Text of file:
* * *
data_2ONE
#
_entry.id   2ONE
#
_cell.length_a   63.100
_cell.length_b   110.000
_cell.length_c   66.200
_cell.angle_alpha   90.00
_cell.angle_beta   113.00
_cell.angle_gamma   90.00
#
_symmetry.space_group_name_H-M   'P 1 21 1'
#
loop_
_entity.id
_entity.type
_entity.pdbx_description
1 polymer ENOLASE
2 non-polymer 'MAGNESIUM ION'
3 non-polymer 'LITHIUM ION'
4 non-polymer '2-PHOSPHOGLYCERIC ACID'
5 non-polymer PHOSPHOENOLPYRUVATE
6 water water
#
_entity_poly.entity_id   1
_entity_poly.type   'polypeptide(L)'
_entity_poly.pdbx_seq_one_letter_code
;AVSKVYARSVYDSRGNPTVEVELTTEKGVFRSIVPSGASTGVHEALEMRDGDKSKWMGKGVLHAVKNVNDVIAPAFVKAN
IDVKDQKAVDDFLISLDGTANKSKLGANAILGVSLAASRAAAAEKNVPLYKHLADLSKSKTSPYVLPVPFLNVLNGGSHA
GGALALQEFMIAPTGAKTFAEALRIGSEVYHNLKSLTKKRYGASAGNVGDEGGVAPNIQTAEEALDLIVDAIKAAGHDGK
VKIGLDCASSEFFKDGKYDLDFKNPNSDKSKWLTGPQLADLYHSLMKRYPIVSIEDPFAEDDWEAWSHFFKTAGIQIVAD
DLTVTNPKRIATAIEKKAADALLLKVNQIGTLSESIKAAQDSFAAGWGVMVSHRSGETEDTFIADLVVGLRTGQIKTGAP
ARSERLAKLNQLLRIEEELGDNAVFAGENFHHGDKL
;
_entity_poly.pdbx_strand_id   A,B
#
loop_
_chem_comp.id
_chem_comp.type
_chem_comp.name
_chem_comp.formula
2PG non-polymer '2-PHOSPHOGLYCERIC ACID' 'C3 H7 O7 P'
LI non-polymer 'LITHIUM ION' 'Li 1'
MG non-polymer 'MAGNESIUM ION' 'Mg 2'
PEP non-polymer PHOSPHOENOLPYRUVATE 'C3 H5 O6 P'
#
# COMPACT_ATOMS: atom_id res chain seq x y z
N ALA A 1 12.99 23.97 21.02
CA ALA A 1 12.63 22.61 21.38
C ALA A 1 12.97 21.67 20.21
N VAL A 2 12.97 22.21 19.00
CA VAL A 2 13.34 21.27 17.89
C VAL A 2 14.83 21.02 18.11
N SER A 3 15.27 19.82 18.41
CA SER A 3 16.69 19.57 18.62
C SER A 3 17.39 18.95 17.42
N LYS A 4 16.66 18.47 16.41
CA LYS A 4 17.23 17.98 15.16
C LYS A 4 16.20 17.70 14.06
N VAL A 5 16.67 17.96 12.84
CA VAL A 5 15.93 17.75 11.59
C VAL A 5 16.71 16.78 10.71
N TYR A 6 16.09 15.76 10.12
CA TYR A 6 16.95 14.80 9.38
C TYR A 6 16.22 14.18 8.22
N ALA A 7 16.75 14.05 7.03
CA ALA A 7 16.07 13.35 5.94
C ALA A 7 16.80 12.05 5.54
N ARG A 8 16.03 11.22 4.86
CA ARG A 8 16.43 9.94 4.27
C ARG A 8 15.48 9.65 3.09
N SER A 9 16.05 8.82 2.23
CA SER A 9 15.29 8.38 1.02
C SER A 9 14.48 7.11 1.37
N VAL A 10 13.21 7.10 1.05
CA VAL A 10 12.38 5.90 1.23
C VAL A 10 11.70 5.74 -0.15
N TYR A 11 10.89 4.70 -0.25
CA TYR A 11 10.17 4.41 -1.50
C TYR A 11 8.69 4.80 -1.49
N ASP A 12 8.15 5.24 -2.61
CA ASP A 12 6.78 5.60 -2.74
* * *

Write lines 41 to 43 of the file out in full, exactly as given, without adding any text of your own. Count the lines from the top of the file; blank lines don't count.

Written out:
_chem_comp.formula
2PG non-polymer '2-PHOSPHOGLYCERIC ACID' 'C3 H7 O7 P'
LI non-polymer 'LITHIUM ION' 'Li 1'